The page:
By Nicole D. Prysby, J.D.
Claims against six of the defendant banks go forward, as the plaintiff sufficiently alleged that they engaged in parallel conduct to prevent the plaintiff’s electronic trading platform from entering the market, while claims against five of the other banks failed.
Tera Group, Inc. adequately alleged that a group of financial institutions conspired to block the plaintiff’s electronic credit default swap trading platform from entering the market, held the federal district court in New York City. With respect to six of the defendant banks, the allegations were sufficient to show the conspiracy, through the parallel conduct of the defendants, which included contacting the plaintiff the day after the platform made its first successful trade, and using near-identical language to demand pretextual audits of the plaintiff’s system. However, the allegations were not sufficient for five of the defendant banks, because the plaintiff failed to provide details that linked them to the alleged conspiracy. For example, the allegations against several of the banks were merely that they had dominant stakes in a clearinghouse, but there were no allegations tying them to the alleged scheme to withhold clearing services and take other actions to keep the plaintiff’s platform out of the market (Tera Group, Inc. v. Citigroup, Inc., July 30, 2019, Sullivan, R.).
Alleged boycott. Tera Group, Inc. and related companies alleged that financial institutions conspired to block Tera’s electronic credit default swap (CDS) trading platform from entering the market. Specifically, Tera alleged that the defendants (who control 95 percent of the CDS market) imposed a Request-for-Quote (RFQ) system for buying CDS. The RFQ system had no transparency and allowed the defendants to set CDS prices and generate massive profits for themselves. The Dodd-Frank reforms sought to end the RFQ-only model by requiring CDS to be traded on a regulated exchange (the Swap Execution Facility, or SEF). Tera developed a trading platform ("TeraExchange") that would allow anonymous electronic trading among all market participants, received a SEF certification in 2013, and executed its first trade in June 2014. Immediately after that trade, Tera alleged, the defendants began working together to shut down TeraExchange. They refused to conduct business with TeraExchange and used their control over the CDS clearinghouse to block trades on TeraExchange. Tera was forced out of the market and brought a Sherman Act Section 1 claim against the defendants.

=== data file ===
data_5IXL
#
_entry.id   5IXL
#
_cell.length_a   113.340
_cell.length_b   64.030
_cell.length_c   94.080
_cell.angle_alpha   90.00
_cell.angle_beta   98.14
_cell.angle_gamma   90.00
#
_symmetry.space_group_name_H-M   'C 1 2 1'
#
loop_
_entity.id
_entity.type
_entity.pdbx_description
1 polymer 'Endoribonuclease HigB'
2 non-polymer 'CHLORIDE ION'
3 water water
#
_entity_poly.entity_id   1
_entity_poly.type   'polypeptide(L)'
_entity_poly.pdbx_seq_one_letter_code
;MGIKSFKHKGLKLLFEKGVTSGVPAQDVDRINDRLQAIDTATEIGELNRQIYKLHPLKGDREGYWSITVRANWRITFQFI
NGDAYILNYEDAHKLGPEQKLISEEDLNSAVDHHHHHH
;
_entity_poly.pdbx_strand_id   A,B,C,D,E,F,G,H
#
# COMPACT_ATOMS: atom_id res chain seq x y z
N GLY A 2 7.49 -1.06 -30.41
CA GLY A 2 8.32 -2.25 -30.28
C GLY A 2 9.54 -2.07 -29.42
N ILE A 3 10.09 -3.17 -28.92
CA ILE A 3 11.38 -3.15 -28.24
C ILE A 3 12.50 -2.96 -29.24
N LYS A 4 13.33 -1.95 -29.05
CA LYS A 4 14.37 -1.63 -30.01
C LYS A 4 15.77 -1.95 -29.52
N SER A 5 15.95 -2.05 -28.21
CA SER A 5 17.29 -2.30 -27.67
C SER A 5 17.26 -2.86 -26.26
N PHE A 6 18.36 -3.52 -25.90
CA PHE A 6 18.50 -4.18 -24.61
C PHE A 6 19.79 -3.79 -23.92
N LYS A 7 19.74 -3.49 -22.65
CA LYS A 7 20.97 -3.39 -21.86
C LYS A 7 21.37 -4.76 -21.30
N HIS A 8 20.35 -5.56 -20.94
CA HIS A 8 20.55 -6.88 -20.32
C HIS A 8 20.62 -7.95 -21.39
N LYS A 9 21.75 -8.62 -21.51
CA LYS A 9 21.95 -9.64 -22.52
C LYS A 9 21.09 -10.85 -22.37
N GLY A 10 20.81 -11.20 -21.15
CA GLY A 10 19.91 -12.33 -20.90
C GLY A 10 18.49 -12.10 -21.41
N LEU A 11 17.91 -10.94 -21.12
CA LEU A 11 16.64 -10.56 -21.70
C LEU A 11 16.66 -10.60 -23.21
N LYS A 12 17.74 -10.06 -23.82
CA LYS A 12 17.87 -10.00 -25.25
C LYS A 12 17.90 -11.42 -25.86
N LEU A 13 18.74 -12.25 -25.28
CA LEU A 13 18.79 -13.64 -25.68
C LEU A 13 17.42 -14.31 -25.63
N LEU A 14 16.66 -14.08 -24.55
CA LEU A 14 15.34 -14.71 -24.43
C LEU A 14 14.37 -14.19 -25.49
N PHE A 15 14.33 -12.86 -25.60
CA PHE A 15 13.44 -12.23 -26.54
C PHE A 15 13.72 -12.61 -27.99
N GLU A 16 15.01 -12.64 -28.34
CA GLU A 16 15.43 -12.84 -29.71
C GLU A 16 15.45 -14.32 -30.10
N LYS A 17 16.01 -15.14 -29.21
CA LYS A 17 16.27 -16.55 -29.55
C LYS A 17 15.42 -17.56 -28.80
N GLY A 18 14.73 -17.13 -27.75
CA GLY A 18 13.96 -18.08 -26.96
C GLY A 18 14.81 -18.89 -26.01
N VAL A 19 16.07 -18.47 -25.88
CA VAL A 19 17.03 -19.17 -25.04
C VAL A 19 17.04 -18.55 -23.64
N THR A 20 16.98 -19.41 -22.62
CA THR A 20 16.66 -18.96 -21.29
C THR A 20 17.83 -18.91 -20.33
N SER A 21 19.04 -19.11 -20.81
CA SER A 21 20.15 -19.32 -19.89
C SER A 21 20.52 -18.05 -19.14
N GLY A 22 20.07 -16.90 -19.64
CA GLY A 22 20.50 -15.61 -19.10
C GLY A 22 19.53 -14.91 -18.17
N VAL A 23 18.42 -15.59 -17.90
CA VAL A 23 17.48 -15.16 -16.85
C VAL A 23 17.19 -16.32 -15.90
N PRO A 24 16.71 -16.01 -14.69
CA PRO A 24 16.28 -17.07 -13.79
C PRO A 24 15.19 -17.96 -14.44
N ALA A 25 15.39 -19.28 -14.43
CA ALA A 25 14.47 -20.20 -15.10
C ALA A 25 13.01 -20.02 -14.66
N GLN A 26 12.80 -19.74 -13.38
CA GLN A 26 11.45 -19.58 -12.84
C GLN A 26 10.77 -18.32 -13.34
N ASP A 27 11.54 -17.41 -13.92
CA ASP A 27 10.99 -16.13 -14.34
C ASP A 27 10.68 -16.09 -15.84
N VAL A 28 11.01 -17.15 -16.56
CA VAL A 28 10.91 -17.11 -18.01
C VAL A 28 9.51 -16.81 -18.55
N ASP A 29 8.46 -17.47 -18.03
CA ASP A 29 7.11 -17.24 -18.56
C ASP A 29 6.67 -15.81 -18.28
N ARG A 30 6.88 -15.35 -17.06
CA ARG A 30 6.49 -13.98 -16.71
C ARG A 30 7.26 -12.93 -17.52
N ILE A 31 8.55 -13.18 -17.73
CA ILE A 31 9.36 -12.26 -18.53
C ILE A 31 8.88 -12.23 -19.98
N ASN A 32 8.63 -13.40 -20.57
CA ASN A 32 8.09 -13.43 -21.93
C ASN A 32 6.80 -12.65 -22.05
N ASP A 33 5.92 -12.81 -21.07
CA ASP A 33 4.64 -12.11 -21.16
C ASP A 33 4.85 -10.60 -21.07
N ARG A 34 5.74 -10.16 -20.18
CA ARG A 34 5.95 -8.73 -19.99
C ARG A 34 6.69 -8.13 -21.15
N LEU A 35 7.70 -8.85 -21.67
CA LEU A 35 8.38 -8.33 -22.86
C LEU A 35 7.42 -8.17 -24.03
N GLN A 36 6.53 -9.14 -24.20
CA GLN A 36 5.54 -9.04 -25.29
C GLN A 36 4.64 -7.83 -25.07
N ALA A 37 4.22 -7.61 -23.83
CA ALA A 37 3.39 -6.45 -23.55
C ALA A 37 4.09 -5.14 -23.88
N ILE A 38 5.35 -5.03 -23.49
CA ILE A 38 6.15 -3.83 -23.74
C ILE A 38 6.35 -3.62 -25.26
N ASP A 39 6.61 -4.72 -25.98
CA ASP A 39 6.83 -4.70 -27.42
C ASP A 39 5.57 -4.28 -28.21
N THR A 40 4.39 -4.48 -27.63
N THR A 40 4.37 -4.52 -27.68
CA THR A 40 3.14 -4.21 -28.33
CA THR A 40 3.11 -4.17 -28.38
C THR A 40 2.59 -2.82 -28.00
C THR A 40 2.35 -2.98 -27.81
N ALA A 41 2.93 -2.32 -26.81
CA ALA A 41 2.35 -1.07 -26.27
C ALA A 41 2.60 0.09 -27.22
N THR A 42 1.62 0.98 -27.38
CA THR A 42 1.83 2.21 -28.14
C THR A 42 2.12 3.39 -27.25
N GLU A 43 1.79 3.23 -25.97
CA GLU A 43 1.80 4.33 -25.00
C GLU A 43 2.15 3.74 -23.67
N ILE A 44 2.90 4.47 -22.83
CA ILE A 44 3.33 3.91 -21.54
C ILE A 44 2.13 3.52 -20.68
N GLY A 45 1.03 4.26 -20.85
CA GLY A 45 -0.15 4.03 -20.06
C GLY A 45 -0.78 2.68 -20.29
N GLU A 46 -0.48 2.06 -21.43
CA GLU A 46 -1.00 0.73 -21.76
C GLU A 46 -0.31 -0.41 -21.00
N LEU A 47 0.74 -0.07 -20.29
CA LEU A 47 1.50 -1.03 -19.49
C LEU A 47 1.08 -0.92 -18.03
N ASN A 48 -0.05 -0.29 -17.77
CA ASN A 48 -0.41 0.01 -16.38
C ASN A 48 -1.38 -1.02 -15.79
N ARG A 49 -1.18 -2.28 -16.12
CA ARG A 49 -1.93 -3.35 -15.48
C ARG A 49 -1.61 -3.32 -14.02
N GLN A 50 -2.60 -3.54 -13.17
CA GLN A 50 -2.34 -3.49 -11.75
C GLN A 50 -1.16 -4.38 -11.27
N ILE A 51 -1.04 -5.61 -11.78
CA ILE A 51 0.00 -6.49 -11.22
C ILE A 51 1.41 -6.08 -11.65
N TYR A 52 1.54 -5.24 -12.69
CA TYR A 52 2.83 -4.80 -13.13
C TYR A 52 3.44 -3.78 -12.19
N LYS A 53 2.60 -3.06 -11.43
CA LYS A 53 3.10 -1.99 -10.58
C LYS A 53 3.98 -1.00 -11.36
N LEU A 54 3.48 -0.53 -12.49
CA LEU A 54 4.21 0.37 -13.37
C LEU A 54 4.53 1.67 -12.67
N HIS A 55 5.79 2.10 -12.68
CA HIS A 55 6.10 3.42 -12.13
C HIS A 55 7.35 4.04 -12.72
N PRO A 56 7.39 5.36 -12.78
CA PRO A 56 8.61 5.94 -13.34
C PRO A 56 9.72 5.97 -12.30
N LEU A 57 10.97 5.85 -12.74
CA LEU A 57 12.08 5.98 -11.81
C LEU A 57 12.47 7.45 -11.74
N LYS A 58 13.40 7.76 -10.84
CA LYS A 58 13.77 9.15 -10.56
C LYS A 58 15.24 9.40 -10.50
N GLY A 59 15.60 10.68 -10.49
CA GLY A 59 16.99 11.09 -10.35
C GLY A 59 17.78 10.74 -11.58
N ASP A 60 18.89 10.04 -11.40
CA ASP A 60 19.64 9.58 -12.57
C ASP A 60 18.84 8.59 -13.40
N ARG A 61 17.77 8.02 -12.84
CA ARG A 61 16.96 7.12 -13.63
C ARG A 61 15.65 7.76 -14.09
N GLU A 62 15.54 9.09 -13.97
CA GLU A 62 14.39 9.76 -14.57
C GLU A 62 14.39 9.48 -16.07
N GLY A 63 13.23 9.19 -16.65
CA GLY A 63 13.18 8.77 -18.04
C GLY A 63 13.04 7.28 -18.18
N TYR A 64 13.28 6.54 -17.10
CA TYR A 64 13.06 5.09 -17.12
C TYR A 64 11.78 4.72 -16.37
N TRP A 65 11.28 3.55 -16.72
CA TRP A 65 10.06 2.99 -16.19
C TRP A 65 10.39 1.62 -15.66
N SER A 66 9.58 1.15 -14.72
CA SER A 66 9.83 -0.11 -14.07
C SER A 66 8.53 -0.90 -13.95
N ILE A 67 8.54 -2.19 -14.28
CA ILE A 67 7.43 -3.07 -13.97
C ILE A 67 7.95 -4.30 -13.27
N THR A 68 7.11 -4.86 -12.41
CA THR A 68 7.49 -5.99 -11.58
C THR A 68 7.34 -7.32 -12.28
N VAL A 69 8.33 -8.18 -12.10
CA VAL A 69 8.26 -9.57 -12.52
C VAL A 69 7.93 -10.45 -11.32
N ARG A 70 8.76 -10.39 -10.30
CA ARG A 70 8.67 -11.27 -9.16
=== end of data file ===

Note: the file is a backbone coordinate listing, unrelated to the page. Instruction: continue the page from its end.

The defendants include Citigroup, Citibank, Citigroup Global Markets Inc., and Citigroup Global Markets Limited ("Citi"); Bank of America Corporation, Bank of America N.A., and Merrill Lynch ("Bank of America"); Barclays PLC, Barclays Bank, and Barclays Capital Inc. ("Barclays"); BNP Paribas, S.A. and BNP Paribas Securities Corp. ("BNP Paribas"); Credit Suisse Group AG, Credit Suisse AG, Credit Suisse International, and Credit Suisse Securities (USA) LLC ("Credit Suisse"); Deutsche Bank AG and Deutsche Bank Securities Inc. ("Deutsche Bank"); Goldman Sachs Group, Goldman Sachs & Co., Goldman Sachs Bank USA, Goldman Sachs Financial Markets, L.P., and Goldman Sachs International ("Goldman Sachs"); HSBC Holdings plc, HSBC Bank plc, HSBC Bank USA, N.A., and HSBC Securities (USA) Inc. ("HSBC"); JPMorgan Chase & Co., JPMorgan Chase Bank, N.A., J.P. Morgan Securities LLC, and J.P. Morgan Securities plc ("JP Morgan"); Morgan Stanley, Morgan Stanley Bank, N.A., Morgan Stanley & Co., Morgan Stanley Capital Services LLC, Morgan Stanley Derivative Products Inc., and Morgan Stanley Bank International Limited ("Morgan Stanley"); Royal Bank of Scotland plc, The Royal Bank of Scotland Group plc, and RBS Securities Inc. ("RBS"); UBS Securities LLC ("UBS") and UBS AG.